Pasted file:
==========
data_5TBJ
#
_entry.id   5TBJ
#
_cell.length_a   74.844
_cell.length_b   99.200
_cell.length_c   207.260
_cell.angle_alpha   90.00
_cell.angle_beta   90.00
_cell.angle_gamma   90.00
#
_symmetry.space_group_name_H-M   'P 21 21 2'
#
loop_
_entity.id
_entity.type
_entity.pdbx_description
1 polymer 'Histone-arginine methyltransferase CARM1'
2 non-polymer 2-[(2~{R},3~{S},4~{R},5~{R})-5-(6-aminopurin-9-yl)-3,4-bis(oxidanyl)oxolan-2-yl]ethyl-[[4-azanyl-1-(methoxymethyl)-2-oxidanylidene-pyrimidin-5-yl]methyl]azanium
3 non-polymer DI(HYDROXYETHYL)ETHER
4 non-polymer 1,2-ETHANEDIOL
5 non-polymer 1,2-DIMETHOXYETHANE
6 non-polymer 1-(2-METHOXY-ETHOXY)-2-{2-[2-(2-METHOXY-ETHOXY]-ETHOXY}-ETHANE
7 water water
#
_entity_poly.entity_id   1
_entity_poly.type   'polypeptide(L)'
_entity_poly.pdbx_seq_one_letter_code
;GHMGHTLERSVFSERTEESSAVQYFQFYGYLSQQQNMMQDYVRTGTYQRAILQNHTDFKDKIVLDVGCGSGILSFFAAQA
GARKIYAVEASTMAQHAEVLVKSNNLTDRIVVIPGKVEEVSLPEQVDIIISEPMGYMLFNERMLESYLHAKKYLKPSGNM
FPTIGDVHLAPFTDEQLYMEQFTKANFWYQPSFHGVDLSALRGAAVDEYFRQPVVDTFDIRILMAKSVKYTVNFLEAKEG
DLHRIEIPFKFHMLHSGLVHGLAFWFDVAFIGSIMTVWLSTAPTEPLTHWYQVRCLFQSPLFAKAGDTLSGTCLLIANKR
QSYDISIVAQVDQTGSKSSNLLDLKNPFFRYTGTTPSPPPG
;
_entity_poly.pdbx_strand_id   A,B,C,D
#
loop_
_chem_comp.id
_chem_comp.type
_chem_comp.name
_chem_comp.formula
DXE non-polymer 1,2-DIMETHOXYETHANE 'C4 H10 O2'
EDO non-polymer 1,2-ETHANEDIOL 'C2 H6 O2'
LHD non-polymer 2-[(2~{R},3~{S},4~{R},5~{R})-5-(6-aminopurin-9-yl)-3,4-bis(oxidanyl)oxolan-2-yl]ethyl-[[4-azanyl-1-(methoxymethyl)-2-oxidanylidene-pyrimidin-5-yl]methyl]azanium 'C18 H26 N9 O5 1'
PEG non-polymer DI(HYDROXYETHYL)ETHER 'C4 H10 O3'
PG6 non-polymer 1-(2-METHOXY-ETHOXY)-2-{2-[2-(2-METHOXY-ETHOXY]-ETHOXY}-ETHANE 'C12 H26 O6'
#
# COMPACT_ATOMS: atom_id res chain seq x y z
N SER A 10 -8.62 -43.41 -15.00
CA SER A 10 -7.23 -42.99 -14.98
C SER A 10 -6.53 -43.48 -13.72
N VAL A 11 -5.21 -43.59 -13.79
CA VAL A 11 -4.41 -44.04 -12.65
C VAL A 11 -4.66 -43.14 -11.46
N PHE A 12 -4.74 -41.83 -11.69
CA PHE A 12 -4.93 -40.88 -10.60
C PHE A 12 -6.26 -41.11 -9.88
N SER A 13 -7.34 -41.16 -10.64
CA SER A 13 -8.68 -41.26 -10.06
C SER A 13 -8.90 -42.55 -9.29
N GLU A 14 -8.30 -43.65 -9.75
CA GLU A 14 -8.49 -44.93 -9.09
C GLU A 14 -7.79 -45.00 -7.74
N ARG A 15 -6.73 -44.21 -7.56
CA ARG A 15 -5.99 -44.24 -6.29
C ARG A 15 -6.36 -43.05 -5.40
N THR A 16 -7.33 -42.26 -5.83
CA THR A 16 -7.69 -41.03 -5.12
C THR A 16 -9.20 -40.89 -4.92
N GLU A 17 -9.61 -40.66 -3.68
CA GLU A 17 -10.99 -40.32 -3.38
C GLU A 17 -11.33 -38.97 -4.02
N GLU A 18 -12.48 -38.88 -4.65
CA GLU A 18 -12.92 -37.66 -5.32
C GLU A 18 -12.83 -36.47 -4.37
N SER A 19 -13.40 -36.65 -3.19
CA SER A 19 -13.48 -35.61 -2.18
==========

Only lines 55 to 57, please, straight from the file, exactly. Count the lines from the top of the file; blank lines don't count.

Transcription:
N PHE A 12 -4.74 -41.83 -11.69
CA PHE A 12 -4.93 -40.88 -10.60
C PHE A 12 -6.26 -41.11 -9.88